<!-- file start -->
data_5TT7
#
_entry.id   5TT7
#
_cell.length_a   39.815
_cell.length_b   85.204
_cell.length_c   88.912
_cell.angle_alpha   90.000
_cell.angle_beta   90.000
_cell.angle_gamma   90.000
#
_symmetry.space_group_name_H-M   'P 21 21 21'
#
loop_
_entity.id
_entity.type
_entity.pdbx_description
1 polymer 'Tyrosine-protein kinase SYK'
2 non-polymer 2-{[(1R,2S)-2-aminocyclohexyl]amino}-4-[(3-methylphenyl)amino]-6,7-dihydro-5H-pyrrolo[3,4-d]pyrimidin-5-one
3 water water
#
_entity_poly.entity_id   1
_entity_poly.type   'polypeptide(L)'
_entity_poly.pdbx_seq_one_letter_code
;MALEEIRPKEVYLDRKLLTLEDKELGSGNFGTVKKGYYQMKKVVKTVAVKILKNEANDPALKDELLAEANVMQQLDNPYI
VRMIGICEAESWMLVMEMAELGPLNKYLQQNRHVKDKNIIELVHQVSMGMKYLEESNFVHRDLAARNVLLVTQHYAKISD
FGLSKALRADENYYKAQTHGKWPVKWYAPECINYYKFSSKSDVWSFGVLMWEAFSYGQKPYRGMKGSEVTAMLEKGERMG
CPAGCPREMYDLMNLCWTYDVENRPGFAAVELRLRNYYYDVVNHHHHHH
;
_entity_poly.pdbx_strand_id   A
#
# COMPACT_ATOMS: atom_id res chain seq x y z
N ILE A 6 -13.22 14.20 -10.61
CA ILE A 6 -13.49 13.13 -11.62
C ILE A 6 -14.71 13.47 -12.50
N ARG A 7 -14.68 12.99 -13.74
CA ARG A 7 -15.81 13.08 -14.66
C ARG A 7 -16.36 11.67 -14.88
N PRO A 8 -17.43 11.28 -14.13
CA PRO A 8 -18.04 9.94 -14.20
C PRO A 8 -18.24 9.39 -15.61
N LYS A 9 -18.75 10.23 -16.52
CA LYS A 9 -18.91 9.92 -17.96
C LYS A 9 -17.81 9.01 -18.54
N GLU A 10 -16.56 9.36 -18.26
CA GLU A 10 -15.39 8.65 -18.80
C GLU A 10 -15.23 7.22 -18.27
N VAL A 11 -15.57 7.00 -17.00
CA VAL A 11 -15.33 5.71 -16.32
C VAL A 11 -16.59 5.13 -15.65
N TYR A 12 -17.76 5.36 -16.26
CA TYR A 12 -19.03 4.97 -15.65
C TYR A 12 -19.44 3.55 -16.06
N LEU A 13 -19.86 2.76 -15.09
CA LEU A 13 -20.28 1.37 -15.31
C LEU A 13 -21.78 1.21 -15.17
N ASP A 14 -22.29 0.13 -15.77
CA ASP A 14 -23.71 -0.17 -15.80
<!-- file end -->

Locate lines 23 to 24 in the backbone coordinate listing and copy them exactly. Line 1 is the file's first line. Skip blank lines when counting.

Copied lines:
_entity_poly.type   'polypeptide(L)'
_entity_poly.pdbx_seq_one_letter_code